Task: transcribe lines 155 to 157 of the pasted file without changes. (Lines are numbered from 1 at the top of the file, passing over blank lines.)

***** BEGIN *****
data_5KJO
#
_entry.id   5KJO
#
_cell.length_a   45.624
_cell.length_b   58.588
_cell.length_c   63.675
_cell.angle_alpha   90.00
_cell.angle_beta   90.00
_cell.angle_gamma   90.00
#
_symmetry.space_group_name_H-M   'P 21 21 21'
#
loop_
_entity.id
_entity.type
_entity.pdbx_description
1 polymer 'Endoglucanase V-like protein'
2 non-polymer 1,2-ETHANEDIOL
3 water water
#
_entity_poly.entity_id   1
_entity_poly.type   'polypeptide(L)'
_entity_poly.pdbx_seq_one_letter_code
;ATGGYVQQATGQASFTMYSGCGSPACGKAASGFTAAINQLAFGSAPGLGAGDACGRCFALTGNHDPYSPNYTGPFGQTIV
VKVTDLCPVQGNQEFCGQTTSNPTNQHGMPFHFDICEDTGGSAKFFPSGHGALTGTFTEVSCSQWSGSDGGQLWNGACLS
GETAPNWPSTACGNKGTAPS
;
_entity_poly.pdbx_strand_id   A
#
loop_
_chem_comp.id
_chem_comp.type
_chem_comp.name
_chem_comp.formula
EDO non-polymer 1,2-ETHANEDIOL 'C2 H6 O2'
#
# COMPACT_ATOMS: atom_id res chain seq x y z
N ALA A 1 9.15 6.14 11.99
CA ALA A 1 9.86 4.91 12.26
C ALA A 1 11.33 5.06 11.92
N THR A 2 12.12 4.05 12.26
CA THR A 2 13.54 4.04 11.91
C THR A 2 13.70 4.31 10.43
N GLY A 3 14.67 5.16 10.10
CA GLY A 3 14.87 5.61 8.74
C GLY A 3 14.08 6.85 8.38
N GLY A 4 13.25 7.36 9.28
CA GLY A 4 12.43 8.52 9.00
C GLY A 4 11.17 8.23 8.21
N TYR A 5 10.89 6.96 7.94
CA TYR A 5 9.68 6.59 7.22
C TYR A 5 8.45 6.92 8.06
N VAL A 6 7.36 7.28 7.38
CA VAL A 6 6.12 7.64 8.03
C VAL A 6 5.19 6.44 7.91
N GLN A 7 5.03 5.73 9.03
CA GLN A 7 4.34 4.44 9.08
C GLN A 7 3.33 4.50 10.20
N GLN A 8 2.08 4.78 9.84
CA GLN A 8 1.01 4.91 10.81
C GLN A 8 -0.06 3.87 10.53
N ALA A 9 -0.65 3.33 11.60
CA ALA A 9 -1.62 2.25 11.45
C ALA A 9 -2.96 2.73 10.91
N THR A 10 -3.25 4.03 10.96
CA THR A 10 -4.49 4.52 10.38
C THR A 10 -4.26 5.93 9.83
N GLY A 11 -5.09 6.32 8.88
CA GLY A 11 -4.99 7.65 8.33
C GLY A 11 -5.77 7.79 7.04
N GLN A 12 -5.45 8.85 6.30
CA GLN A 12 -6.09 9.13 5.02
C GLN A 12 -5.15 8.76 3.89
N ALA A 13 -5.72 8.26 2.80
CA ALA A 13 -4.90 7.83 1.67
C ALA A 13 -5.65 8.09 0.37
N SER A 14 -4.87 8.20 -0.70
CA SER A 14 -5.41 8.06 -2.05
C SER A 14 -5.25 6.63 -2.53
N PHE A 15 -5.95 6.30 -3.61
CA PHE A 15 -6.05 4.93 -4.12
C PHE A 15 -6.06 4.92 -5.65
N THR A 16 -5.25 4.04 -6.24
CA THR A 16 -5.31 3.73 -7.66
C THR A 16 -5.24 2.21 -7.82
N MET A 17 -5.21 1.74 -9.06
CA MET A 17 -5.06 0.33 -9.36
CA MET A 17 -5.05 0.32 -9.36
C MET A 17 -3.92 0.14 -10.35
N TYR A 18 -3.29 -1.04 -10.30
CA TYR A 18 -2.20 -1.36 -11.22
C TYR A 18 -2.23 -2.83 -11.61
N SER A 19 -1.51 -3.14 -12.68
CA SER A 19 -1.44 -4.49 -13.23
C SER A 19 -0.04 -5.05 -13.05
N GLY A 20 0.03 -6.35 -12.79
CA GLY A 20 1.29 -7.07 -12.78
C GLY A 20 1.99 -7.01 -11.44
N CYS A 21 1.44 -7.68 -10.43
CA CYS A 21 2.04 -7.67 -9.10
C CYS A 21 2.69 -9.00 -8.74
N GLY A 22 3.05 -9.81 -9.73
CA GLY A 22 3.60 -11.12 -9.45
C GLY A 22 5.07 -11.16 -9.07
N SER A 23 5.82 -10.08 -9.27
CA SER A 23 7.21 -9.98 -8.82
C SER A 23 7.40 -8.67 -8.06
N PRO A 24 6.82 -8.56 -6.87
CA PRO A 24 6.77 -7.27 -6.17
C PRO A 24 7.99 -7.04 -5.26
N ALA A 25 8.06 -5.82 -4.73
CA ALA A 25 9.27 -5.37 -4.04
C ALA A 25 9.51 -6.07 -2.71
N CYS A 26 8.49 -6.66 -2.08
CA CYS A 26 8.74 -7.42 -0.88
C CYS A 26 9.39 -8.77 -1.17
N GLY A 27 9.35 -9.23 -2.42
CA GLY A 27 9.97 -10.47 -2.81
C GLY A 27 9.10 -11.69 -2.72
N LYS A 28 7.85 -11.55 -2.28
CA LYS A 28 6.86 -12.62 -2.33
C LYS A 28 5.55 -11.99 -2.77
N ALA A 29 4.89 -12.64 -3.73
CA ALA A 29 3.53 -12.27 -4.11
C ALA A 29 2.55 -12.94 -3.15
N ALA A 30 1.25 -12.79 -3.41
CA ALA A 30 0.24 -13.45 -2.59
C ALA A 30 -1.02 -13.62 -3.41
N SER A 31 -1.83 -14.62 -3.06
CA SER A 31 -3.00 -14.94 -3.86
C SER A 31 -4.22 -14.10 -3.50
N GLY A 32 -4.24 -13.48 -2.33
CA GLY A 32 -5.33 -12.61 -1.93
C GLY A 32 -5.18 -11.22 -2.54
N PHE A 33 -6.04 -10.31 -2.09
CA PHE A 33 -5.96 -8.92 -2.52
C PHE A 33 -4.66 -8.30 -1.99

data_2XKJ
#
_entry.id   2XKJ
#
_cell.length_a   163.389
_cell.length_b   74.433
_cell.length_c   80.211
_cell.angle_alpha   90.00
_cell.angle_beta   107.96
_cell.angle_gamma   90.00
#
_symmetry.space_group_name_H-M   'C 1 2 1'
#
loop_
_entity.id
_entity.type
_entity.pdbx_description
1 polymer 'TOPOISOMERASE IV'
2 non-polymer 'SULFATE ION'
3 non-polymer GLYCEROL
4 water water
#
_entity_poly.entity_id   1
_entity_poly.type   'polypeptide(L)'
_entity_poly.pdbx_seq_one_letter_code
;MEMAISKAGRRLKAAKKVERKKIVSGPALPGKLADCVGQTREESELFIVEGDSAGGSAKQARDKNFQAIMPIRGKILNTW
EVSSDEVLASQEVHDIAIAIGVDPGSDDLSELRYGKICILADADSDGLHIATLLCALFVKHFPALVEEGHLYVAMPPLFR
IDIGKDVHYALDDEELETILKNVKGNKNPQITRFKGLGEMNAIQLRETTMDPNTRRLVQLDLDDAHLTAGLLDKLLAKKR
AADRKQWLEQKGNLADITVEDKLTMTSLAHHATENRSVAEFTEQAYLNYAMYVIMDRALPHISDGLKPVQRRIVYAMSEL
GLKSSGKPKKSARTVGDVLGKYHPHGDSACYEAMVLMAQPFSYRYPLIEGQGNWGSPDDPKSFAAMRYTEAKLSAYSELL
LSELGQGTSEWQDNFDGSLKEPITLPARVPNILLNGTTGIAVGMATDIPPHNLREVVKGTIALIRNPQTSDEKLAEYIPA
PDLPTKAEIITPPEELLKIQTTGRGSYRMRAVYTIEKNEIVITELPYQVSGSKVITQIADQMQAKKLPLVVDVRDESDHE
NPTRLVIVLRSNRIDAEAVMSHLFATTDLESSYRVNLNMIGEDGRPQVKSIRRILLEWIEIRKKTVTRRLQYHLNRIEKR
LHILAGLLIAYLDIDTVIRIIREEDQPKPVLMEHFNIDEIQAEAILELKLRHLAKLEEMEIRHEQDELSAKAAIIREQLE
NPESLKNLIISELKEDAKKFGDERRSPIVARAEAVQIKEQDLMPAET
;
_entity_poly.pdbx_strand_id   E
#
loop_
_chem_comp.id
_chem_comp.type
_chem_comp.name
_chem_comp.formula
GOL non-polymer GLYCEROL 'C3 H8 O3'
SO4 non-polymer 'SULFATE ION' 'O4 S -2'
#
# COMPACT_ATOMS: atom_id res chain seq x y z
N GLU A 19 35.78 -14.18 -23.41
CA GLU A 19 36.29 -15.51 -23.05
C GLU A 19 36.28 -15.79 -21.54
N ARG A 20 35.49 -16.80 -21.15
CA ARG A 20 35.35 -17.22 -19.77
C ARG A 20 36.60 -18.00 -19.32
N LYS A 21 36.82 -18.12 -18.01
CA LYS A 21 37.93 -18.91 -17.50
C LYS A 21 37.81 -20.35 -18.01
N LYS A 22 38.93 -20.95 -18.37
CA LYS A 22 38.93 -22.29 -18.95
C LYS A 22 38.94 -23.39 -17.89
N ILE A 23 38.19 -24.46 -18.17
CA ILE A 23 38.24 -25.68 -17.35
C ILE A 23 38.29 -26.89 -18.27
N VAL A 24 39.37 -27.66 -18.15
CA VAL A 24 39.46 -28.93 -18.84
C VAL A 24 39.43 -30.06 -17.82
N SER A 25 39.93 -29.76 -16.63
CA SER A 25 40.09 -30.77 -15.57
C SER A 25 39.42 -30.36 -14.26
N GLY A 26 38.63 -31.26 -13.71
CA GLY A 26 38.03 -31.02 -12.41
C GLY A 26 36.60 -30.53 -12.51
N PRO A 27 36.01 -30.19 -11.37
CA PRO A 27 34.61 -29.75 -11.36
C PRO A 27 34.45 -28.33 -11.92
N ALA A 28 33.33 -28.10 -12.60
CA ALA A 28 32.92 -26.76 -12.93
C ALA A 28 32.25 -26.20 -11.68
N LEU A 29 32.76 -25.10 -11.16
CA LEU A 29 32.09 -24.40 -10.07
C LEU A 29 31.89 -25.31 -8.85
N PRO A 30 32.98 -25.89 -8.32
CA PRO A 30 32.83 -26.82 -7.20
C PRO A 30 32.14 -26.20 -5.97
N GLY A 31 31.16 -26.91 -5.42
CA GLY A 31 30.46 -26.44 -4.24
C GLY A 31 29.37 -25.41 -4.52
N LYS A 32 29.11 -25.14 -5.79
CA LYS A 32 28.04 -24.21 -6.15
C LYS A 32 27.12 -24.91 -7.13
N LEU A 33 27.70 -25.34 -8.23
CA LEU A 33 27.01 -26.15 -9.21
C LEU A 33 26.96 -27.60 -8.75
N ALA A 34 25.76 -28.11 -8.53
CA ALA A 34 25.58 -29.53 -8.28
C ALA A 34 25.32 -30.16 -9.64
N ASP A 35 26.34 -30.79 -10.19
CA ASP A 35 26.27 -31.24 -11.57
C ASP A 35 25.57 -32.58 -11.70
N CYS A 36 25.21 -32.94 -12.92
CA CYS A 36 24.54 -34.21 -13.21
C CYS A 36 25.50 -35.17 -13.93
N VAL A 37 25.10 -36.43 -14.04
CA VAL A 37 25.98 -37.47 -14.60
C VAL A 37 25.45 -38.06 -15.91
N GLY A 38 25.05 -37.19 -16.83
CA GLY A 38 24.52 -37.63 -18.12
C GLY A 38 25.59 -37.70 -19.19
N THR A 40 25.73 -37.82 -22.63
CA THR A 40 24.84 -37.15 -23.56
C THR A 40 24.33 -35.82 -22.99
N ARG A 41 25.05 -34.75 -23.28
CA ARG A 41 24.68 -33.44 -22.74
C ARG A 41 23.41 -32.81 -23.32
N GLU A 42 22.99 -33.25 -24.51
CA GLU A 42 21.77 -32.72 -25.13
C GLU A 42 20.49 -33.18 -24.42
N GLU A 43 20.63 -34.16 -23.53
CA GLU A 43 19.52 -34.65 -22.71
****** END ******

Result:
_entity.pdbx_description
1 polymer 'TOPOISOMERASE IV'
2 non-polymer 'SULFATE ION'